Golf architect Alan Walker has embarked on a two year project to revitalise the nine hole golf course at Leeds Castle in Kent, England.
Built in the 1930 when Leeds Castle was in the hands of its last private owner, Lady Baillie, the course was originally designed by Sir Guy Campbell and his then partners, CK Hutchinson and SV Hotchkin. Neither bunkers nor flagpoles were to be visible from the castle itself. In 1935 and 1937, the American teams stayed at Leeds Castle en route to Southport and Ainsdale for the Ryder Cup matches.
Walker’s facelift – to be completed in 2016 – will see the views of the castle from the golf course restored as a result of thinning out overgrown woodlands. Campbell’s approach to designing a new course was simple and practical; make use of natural hazards but avoid trees, avoid building up teeing grounds, never build high plateau greens, use as little manures as possible and do any weeding by hand. Walker plans to reinstate a number of Campbell’s original holes.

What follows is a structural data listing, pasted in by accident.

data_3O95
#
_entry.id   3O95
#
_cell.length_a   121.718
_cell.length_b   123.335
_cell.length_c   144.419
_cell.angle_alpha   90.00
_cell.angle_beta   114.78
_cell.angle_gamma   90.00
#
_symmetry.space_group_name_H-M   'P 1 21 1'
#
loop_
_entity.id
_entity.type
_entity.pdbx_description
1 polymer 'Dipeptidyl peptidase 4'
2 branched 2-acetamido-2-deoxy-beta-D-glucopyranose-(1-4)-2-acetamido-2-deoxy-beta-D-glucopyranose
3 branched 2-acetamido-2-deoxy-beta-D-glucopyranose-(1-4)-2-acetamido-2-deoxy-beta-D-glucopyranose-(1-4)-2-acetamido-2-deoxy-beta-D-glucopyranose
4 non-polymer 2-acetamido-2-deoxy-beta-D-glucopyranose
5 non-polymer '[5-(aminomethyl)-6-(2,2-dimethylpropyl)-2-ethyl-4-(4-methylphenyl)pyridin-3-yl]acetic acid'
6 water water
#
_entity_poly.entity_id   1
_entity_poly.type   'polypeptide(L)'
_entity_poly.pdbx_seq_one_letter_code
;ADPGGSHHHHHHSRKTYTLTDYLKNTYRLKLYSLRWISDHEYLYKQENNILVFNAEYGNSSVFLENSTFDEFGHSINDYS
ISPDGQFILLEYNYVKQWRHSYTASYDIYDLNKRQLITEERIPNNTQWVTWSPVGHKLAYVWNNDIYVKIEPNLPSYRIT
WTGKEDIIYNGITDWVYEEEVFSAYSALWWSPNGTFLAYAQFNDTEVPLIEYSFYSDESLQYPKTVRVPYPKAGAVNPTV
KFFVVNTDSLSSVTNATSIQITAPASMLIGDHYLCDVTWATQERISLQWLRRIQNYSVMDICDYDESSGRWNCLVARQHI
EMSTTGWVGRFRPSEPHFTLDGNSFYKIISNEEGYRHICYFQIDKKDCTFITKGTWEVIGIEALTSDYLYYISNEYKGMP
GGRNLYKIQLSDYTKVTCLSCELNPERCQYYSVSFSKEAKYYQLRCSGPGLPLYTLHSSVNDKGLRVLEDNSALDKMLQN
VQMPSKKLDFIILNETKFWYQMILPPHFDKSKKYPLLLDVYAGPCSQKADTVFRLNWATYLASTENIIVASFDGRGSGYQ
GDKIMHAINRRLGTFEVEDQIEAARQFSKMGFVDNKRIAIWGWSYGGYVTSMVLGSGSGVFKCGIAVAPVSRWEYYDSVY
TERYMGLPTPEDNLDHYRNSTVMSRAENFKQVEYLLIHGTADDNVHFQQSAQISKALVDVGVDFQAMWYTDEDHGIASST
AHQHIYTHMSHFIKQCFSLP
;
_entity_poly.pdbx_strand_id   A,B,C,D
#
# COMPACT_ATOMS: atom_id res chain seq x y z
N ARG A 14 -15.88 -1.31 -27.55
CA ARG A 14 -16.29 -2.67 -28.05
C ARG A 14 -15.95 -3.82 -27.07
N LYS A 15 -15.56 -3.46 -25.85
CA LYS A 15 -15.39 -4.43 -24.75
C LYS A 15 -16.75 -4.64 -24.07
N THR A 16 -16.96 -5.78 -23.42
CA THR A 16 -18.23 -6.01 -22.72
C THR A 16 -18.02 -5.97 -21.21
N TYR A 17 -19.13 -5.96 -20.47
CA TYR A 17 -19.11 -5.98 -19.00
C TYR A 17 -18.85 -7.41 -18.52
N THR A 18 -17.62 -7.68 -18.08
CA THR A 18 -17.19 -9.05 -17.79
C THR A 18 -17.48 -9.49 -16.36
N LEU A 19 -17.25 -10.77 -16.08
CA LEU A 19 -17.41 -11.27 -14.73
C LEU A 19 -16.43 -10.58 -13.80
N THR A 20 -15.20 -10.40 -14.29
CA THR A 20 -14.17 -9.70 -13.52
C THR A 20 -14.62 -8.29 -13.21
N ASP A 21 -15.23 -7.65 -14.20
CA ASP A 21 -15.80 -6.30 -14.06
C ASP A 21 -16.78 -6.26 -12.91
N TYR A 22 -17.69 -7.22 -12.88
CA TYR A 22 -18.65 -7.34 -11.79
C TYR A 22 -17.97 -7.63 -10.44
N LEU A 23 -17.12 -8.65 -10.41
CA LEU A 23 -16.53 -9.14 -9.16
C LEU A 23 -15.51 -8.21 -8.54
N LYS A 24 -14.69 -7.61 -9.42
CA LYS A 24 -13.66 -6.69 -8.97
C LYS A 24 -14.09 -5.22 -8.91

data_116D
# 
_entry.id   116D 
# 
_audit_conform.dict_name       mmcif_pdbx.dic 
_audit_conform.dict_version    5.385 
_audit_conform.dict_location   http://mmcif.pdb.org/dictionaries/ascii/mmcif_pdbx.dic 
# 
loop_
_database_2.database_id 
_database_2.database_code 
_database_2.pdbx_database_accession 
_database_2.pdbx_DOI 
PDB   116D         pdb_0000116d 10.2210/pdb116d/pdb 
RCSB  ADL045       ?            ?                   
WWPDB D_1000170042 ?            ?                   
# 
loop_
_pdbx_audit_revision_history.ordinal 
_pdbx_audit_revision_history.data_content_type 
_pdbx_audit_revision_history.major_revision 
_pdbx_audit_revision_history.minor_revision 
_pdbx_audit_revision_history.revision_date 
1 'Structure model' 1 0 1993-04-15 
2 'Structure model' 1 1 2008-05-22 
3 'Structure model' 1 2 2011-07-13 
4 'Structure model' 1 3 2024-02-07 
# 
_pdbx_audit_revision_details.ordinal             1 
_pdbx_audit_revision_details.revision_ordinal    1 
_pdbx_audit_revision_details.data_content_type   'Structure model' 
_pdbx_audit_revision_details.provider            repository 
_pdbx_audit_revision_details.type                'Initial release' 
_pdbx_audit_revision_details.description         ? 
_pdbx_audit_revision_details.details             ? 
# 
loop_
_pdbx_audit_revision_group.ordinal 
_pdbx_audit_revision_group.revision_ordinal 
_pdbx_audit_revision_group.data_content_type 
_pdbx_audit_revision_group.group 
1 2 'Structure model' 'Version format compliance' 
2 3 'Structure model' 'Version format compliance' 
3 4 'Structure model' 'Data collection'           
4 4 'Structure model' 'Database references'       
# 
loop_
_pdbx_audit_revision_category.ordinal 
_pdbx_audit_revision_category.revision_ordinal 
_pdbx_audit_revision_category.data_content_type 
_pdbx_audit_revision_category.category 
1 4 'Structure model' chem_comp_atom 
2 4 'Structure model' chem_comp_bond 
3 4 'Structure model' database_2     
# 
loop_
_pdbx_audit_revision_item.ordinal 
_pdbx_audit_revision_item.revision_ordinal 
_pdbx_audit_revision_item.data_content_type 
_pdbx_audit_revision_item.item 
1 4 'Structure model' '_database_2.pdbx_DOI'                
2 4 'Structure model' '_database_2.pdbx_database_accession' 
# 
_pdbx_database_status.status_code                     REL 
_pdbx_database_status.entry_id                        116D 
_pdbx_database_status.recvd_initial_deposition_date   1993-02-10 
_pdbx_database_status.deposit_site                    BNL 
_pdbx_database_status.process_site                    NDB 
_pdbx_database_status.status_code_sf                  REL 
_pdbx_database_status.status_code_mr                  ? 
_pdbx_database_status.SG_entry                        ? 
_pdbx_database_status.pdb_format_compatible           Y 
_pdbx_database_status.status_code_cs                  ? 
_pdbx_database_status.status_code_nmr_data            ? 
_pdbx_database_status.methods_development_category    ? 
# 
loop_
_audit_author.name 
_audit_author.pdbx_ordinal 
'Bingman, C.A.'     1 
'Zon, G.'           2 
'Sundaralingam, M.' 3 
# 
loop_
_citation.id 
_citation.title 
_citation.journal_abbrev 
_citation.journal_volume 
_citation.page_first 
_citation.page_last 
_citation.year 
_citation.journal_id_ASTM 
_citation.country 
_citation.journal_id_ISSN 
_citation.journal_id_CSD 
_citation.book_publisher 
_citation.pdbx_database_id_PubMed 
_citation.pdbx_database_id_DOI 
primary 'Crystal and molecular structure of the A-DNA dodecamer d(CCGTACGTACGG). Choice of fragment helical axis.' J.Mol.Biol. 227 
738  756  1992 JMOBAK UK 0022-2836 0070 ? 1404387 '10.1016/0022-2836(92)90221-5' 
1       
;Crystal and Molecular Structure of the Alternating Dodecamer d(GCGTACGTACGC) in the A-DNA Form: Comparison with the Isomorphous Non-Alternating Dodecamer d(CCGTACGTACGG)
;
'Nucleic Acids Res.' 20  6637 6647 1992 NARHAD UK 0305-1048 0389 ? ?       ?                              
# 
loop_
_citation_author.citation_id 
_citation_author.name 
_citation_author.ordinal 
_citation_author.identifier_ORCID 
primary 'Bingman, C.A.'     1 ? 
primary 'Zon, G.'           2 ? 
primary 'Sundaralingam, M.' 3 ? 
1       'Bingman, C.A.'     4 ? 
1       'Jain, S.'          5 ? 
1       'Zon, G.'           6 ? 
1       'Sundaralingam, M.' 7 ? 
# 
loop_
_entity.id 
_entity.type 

“I’m excited to oversee the restoration of the course back to its former glory,” said Walker. “The programme is both a restoration and an agronomy project. From an architectural standpoint, there will be some changes to the individual golf holes, but the main change will come in 2016 with the re-routing of the nine hole course and restoring the classic opening hole playing around the moat with the castle in full view. It will be once again one of the most iconic opening golf holes in the world. The programme will be phased over two years with the renovation of all bunkers and teeing grounds one of the first jobs to complete. We are also reviewing the current irrigation system and updating where necessary.”